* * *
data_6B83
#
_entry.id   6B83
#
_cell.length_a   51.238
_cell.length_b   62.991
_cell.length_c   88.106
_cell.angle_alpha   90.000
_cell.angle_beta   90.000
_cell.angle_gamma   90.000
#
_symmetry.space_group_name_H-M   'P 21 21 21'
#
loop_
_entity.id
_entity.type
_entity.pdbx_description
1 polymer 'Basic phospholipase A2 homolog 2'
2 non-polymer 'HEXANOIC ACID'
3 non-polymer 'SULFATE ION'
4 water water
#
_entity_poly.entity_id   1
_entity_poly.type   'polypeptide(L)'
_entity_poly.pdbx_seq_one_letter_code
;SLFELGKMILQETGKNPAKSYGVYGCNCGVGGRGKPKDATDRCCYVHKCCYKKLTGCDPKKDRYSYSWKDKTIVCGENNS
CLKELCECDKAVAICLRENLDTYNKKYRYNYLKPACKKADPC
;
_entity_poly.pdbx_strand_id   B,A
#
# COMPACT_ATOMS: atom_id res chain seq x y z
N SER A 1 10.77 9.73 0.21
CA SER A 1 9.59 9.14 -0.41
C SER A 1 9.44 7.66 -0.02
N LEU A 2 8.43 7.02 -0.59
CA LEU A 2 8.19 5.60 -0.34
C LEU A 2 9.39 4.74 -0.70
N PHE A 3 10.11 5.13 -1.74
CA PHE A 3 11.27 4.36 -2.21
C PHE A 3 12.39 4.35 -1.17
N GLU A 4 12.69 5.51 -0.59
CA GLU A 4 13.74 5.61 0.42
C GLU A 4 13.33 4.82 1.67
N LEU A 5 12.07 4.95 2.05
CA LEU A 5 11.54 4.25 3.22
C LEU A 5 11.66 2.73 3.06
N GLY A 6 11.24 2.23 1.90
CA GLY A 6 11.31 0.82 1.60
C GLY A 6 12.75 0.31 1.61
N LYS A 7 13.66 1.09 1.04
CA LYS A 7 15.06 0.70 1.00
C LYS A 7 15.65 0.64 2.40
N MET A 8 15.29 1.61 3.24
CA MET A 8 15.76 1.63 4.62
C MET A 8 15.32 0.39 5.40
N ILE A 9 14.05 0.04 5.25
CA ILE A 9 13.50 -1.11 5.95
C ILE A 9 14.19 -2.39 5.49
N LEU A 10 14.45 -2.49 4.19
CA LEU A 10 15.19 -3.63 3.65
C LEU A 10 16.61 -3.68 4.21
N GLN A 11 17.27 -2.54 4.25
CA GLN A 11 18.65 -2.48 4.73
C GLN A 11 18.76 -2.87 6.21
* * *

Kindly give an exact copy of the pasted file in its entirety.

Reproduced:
data_6B83
#
_entry.id   6B83
#
_cell.length_a   51.238
_cell.length_b   62.991
_cell.length_c   88.106
_cell.angle_alpha   90.000
_cell.angle_beta   90.000
_cell.angle_gamma   90.000
#
_symmetry.space_group_name_H-M   'P 21 21 21'
#
loop_
_entity.id
_entity.type
_entity.pdbx_description
1 polymer 'Basic phospholipase A2 homolog 2'
2 non-polymer 'HEXANOIC ACID'
3 non-polymer 'SULFATE ION'
4 water water
#
_entity_poly.entity_id   1
_entity_poly.type   'polypeptide(L)'
_entity_poly.pdbx_seq_one_letter_code
;SLFELGKMILQETGKNPAKSYGVYGCNCGVGGRGKPKDATDRCCYVHKCCYKKLTGCDPKKDRYSYSWKDKTIVCGENNS
CLKELCECDKAVAICLRENLDTYNKKYRYNYLKPACKKADPC
;
_entity_poly.pdbx_strand_id   B,A
#
# COMPACT_ATOMS: atom_id res chain seq x y z
N SER A 1 10.77 9.73 0.21
CA SER A 1 9.59 9.14 -0.41
C SER A 1 9.44 7.66 -0.02
N LEU A 2 8.43 7.02 -0.59
CA LEU A 2 8.19 5.60 -0.34
C LEU A 2 9.39 4.74 -0.70
N PHE A 3 10.11 5.13 -1.74
CA PHE A 3 11.27 4.36 -2.21
C PHE A 3 12.39 4.35 -1.17
N GLU A 4 12.69 5.51 -0.59
CA GLU A 4 13.74 5.61 0.42
C GLU A 4 13.33 4.82 1.67
N LEU A 5 12.07 4.95 2.05
CA LEU A 5 11.54 4.25 3.22
C LEU A 5 11.66 2.73 3.06
N GLY A 6 11.24 2.23 1.90
CA GLY A 6 11.31 0.82 1.60
C GLY A 6 12.75 0.31 1.61
N LYS A 7 13.66 1.09 1.04
CA LYS A 7 15.06 0.70 1.00
C LYS A 7 15.65 0.64 2.40
N MET A 8 15.29 1.61 3.24
CA MET A 8 15.76 1.63 4.62
C MET A 8 15.32 0.39 5.40
N ILE A 9 14.05 0.04 5.25
CA ILE A 9 13.50 -1.11 5.95
C ILE A 9 14.19 -2.39 5.49
N LEU A 10 14.45 -2.49 4.19
CA LEU A 10 15.19 -3.63 3.65
C LEU A 10 16.61 -3.68 4.21
N GLN A 11 17.27 -2.54 4.25
CA GLN A 11 18.65 -2.48 4.73
C GLN A 11 18.76 -2.87 6.21